These days, the only time I take pen to paper, apart from work of course, is when I write cards. Sometimes, however, it's easier to send an email or text message, or follow the Facebook prompt to wish someone 'Happy Birthday'.
Even writing cards is no guarantee that they will be posted. Often I find a grubby, creased, and very out of date card lurking in the depths of my handbag, the occasion for its sentiments long past.
This, of course, is a sad state of affairs. There is no romance, no sentiment, to sending emails or text messages. It's too automatic, too businesslike. And most likely the greeting will end up deleted.
I've seen it suggested that it's not 'green' to send real Christmas cards but I think sending cards is a small price to may for something which can form part of our family history for future generations to appreciate.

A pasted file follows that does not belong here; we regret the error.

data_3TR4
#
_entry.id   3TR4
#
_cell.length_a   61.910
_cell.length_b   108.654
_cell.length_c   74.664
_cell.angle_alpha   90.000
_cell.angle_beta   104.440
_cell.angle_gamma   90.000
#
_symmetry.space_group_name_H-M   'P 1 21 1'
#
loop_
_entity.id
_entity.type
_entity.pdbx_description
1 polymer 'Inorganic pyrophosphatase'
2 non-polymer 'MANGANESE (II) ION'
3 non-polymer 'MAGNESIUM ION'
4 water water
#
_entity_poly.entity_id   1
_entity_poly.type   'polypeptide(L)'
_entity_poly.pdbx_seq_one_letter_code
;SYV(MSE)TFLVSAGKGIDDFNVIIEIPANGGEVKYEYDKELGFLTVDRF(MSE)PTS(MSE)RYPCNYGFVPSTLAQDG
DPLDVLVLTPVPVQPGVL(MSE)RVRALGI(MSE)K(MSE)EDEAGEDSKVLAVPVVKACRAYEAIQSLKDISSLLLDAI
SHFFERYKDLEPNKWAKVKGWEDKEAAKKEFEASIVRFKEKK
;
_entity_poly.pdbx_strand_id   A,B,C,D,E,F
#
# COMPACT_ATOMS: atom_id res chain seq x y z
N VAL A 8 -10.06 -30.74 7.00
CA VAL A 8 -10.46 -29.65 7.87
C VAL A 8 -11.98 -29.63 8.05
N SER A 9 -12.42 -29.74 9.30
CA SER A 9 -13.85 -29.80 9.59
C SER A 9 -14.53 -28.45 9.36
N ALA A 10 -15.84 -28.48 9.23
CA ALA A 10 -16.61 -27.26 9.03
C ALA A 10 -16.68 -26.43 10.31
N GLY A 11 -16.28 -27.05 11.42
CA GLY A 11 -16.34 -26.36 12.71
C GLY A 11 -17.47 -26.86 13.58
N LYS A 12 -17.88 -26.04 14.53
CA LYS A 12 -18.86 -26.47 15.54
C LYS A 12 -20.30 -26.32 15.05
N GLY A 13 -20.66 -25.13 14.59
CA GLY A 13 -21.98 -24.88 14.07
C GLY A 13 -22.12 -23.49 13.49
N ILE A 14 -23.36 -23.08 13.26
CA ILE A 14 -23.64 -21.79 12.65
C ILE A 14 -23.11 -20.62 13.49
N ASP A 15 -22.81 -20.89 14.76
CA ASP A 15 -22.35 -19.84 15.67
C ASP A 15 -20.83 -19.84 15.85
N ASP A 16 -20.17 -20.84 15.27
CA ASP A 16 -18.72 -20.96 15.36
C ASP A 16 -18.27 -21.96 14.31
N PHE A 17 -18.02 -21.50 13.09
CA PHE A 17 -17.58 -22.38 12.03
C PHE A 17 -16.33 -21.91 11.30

There's nothing to cherish with a virtual message. No picture to linger over, no rich paper to touch, no greeting to memorise, no handwriting to admire.
And what history of the little celebrations in our lives will we have if we don't send cards?
Some may think Christmas cards terribly outdated in this day and age of instant messaging but I like the tradition of sitting down, thinking of a friend, selecting a card, and writing a message. Maybe it's just a short greeting, wishing them a Happy Christmas and all the best in the new year, but it's a sign that you have thought enough of them to make that effort. Even better if there's a short letter and a few family snapshots included.
Every year, I keep one or two cards which I particularly like. Maybe I fear the sender won't be around in future, which sadly happened this year, or maybe I just liked the picture. Either way I am building a collection of memories for years to come.